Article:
Contact: Dr Luis Herrera Diaz
Summary: PFAS are fluorochains materials discovered in the 1970s. They were the perfect oil and water repellents, temperature resistant, and friction reduction agents. They were used in everything from coating textiles to firefighting products. In 1970, the magic of PFAS finished because of their impact on human health and the environment. The damage was done, and PFAS were everywhere, including drinking water, with millions of people showing side effects. The only two solutions to this problem are to stop using PFAS and remove them from drinking water.
Nanoporous carbons materials are at the forefront of adsorption-based technologies because of their properties such as large surface areas, pore volume, adjustable surface chemistry, stability, non-toxicity, non-corrosivity, and low cost. These properties are attractive for removing PFAS from water, Previous works showed that activated carbons such as F400, Carbsorb, and CMR400 are effective. However, its effectiveness depends on the properties of the carbon and water characteristics. Despite the efforts, some challenges are to be addressed, such as removal of short-chain PFAS, identification of carbon properties to enhance adsorption and reduction of the effect of other pollutants.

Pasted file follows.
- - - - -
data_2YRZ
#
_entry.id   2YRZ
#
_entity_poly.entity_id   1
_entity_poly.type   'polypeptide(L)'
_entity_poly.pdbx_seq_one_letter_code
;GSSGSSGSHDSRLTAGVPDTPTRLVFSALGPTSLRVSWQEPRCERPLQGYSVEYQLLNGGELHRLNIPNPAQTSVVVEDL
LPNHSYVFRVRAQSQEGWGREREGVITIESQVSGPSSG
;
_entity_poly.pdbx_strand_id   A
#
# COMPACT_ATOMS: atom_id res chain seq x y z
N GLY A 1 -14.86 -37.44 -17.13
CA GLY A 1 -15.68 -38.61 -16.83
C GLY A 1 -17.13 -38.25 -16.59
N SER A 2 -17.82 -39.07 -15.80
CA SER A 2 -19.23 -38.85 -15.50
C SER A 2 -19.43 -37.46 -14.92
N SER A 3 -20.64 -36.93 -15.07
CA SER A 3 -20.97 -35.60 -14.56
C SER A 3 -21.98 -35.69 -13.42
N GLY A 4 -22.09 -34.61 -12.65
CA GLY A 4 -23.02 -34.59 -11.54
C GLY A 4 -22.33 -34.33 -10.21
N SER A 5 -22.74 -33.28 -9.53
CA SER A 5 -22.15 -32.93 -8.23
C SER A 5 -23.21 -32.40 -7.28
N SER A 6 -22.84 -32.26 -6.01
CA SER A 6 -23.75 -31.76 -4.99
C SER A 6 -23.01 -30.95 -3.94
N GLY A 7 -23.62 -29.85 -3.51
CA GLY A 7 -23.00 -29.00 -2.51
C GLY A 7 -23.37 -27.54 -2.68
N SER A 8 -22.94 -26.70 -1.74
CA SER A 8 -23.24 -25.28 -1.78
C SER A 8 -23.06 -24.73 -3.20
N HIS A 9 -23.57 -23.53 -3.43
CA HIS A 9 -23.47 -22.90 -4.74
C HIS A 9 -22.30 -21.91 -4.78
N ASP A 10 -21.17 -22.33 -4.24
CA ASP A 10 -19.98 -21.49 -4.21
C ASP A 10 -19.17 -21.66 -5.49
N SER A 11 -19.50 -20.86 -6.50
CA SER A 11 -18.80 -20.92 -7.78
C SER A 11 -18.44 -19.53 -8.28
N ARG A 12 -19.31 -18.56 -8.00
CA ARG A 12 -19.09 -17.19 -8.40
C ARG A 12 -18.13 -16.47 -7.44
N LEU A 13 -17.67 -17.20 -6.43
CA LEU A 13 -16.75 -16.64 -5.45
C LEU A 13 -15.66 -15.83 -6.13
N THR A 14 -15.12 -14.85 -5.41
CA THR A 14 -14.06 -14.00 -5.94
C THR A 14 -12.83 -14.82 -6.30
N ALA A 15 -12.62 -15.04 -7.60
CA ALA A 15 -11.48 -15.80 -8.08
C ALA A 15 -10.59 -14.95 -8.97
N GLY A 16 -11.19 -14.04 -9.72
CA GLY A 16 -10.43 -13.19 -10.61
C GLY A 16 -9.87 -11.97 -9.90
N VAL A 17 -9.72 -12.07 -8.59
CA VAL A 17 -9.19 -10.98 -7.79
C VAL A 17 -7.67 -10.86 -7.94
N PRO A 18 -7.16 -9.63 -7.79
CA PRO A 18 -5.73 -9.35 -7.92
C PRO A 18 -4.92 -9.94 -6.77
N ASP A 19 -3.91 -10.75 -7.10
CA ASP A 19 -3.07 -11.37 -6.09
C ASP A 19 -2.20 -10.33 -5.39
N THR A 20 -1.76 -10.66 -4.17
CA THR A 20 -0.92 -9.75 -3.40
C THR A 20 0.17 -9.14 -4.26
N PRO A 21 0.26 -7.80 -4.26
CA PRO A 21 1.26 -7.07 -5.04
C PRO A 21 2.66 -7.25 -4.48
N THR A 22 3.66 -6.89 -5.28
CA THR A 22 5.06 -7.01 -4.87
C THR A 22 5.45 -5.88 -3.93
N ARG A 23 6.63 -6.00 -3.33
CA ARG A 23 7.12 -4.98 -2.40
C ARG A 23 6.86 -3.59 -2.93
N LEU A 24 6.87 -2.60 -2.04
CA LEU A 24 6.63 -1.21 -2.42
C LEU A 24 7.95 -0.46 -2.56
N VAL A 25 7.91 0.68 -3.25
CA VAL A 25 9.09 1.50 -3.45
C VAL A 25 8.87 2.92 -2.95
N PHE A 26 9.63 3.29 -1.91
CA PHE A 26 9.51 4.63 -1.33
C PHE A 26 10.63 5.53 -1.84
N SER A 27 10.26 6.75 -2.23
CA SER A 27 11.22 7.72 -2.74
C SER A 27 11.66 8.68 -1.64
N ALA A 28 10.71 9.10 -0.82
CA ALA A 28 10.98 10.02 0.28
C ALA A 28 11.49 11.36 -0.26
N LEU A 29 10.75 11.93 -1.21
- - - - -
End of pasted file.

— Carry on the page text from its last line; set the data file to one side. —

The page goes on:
These challenges have taken researchers to use molecular simulation to understand the interaction of PFAS with carbon materials. This approach is promising because simulated results at micro and meso scales agree with experimental data. In this project, you will use molecular simulation and experimental techniques to design porous carbons by decorating their surfaces with functional groups and gain insights into the kinetics and thermodynamics of the adsorption of fluorochains.